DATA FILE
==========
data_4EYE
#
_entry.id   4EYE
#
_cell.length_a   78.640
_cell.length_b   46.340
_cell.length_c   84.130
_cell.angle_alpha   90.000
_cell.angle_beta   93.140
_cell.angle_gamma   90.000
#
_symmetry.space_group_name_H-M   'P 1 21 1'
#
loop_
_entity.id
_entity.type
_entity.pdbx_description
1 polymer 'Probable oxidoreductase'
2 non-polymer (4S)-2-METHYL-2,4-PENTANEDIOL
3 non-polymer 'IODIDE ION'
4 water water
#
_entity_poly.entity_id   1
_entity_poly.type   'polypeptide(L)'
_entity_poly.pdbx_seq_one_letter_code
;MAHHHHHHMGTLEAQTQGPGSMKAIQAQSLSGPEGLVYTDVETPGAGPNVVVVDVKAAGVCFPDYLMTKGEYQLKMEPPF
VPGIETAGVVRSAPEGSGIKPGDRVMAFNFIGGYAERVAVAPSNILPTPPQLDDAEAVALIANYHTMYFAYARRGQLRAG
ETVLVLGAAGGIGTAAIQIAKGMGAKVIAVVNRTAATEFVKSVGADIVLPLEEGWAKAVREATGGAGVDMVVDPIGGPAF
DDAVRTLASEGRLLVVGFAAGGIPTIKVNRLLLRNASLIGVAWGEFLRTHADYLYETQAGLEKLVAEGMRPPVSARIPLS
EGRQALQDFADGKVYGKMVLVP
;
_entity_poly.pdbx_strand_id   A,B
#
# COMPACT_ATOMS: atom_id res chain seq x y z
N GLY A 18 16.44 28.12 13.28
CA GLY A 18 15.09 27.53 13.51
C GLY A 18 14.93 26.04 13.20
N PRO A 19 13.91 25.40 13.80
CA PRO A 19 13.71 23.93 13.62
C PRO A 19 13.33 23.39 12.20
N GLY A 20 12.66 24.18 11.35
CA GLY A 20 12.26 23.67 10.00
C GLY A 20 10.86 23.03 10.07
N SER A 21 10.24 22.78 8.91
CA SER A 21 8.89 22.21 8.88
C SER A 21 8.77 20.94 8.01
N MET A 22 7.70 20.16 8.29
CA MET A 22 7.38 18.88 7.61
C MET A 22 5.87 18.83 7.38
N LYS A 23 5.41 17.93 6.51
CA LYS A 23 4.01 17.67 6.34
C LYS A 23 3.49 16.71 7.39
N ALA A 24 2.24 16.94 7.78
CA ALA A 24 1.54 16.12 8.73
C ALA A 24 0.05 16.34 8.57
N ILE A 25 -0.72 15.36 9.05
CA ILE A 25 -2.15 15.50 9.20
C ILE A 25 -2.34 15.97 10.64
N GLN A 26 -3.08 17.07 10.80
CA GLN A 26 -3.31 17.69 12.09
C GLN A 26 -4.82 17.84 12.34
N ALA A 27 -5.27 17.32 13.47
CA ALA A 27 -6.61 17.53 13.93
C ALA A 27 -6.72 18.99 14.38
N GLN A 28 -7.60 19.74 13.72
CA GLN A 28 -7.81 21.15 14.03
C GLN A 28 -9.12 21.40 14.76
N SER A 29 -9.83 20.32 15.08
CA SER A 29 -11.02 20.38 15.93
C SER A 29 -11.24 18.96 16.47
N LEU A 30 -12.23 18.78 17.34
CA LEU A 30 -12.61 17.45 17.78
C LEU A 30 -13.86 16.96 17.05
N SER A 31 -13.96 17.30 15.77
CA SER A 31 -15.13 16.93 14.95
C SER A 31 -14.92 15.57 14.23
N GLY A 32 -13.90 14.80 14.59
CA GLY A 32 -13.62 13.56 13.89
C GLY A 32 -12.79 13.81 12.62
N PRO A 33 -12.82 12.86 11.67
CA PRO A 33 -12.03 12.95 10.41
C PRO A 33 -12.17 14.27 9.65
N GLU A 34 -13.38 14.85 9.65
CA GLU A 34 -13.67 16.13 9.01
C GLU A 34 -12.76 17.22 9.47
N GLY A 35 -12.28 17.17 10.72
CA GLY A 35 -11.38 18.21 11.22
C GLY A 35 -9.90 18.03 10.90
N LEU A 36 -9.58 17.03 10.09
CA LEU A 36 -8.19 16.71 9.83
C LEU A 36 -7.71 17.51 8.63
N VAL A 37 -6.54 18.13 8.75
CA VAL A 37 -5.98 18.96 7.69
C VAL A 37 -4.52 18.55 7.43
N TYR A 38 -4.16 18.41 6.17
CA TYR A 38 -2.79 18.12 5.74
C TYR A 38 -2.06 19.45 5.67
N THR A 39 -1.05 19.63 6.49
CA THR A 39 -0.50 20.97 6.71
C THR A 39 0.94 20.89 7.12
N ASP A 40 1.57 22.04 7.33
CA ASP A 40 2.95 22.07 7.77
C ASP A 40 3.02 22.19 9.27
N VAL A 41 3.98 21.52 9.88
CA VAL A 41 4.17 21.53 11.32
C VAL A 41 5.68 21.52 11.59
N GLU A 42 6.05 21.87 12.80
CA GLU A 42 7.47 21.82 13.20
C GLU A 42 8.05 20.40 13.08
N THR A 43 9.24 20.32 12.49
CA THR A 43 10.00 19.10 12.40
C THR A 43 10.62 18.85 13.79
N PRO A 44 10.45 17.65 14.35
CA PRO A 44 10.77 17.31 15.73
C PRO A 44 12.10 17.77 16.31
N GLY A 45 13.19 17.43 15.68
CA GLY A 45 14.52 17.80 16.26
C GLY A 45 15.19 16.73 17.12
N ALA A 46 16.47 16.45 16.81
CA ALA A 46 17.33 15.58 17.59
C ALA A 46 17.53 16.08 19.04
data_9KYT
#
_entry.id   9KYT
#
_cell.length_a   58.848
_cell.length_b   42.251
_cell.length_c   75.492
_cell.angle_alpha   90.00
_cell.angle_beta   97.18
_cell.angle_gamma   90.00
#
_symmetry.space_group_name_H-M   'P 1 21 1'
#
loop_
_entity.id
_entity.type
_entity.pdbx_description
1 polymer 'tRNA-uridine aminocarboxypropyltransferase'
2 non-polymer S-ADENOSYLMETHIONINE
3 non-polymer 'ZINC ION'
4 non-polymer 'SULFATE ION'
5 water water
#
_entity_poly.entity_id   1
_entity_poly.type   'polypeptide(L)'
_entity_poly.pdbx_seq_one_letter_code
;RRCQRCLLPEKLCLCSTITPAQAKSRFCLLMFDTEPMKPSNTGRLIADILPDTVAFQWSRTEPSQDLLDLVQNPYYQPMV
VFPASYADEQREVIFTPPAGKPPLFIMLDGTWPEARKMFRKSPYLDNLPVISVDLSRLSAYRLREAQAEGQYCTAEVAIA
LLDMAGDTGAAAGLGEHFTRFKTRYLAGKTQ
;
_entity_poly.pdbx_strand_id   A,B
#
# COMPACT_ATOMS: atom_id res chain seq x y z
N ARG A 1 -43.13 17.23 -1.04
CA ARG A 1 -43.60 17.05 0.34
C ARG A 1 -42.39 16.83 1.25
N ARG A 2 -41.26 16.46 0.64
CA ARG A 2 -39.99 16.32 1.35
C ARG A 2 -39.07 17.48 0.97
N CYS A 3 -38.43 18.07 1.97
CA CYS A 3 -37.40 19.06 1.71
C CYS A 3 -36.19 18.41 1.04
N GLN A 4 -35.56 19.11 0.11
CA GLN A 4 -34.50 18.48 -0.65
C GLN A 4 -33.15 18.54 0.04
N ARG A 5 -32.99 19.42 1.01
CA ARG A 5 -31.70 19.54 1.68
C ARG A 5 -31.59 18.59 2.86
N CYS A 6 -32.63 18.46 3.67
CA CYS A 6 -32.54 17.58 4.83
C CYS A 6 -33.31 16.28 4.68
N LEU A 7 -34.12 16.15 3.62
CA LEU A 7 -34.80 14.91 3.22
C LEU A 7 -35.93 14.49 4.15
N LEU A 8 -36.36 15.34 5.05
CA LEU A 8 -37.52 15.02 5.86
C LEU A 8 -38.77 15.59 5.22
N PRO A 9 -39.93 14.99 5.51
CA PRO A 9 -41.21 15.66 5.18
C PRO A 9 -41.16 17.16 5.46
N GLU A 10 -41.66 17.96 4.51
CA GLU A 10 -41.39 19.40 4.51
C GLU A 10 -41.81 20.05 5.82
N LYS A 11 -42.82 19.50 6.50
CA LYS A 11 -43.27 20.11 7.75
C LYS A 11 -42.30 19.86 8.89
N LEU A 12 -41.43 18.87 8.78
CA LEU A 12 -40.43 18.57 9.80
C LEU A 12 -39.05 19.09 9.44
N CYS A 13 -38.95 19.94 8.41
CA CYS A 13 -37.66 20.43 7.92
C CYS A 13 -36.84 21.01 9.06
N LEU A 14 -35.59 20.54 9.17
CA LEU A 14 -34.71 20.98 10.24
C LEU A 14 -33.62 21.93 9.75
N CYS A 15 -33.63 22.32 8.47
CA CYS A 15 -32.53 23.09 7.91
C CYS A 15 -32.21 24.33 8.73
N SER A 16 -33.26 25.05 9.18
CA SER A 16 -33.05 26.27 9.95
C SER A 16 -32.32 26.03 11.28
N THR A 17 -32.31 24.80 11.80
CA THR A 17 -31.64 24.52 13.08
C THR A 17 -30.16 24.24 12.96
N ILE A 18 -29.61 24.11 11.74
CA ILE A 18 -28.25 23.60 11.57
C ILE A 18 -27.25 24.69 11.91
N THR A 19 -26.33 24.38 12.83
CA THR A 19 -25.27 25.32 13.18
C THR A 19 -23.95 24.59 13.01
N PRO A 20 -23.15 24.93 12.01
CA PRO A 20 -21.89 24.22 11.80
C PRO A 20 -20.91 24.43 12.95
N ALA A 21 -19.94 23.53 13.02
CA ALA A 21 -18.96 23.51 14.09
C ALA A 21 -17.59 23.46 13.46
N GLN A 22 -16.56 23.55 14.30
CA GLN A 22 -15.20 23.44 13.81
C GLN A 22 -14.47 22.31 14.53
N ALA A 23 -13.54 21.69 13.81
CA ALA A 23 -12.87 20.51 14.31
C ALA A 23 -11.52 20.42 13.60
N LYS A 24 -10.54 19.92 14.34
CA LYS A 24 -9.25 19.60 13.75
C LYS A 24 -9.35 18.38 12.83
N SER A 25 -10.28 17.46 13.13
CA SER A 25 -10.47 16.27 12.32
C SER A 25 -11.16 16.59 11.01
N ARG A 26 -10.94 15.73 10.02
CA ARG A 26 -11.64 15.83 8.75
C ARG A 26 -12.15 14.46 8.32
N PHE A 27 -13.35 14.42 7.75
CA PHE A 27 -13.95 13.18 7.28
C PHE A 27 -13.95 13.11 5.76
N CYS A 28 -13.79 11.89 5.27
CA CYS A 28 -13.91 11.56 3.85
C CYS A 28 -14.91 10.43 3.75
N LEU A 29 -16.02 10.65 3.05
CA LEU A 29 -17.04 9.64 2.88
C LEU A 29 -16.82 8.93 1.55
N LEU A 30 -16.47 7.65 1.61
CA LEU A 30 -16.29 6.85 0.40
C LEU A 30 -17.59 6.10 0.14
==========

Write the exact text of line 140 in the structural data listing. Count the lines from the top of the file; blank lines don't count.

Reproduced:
2 non-polymer S-ADENOSYLMETHIONINE